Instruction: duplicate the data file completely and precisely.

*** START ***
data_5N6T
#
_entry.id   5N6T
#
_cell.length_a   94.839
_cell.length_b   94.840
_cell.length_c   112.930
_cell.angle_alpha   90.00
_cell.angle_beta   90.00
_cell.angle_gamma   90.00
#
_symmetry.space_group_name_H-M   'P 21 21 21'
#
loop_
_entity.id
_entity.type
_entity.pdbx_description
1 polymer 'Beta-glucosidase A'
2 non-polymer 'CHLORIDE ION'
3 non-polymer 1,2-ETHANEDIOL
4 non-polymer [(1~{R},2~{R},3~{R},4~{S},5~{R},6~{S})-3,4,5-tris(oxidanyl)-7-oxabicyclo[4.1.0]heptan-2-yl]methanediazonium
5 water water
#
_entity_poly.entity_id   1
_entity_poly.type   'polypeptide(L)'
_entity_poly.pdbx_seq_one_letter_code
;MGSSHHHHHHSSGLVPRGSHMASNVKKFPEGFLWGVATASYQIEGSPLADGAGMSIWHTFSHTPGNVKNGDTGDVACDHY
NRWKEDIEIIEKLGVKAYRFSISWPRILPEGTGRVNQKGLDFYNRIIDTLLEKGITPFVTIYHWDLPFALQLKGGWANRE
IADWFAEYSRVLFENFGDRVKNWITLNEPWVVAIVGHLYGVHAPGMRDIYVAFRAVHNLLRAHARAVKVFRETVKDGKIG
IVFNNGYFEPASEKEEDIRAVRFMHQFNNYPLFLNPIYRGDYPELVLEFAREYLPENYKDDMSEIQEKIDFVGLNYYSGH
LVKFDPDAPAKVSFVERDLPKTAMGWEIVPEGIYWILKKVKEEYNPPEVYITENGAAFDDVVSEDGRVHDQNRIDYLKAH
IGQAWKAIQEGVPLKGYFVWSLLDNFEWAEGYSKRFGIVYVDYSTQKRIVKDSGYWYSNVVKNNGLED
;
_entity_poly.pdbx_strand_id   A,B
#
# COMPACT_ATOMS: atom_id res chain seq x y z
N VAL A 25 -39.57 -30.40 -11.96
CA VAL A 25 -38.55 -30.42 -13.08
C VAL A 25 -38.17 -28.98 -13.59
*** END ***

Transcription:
data_5N6T
#
_entry.id   5N6T
#
_cell.length_a   94.839
_cell.length_b   94.840
_cell.length_c   112.930
_cell.angle_alpha   90.00
_cell.angle_beta   90.00
_cell.angle_gamma   90.00
#
_symmetry.space_group_name_H-M   'P 21 21 21'
#
loop_
_entity.id
_entity.type
_entity.pdbx_description
1 polymer 'Beta-glucosidase A'
2 non-polymer 'CHLORIDE ION'
3 non-polymer 1,2-ETHANEDIOL
4 non-polymer [(1~{R},2~{R},3~{R},4~{S},5~{R},6~{S})-3,4,5-tris(oxidanyl)-7-oxabicyclo[4.1.0]heptan-2-yl]methanediazonium
5 water water
#
_entity_poly.entity_id   1
_entity_poly.type   'polypeptide(L)'
_entity_poly.pdbx_seq_one_letter_code
;MGSSHHHHHHSSGLVPRGSHMASNVKKFPEGFLWGVATASYQIEGSPLADGAGMSIWHTFSHTPGNVKNGDTGDVACDHY
NRWKEDIEIIEKLGVKAYRFSISWPRILPEGTGRVNQKGLDFYNRIIDTLLEKGITPFVTIYHWDLPFALQLKGGWANRE
IADWFAEYSRVLFENFGDRVKNWITLNEPWVVAIVGHLYGVHAPGMRDIYVAFRAVHNLLRAHARAVKVFRETVKDGKIG
IVFNNGYFEPASEKEEDIRAVRFMHQFNNYPLFLNPIYRGDYPELVLEFAREYLPENYKDDMSEIQEKIDFVGLNYYSGH
LVKFDPDAPAKVSFVERDLPKTAMGWEIVPEGIYWILKKVKEEYNPPEVYITENGAAFDDVVSEDGRVHDQNRIDYLKAH
IGQAWKAIQEGVPLKGYFVWSLLDNFEWAEGYSKRFGIVYVDYSTQKRIVKDSGYWYSNVVKNNGLED
;
_entity_poly.pdbx_strand_id   A,B
#
# COMPACT_ATOMS: atom_id res chain seq x y z
N VAL A 25 -39.57 -30.40 -11.96
CA VAL A 25 -38.55 -30.42 -13.08
C VAL A 25 -38.17 -28.98 -13.59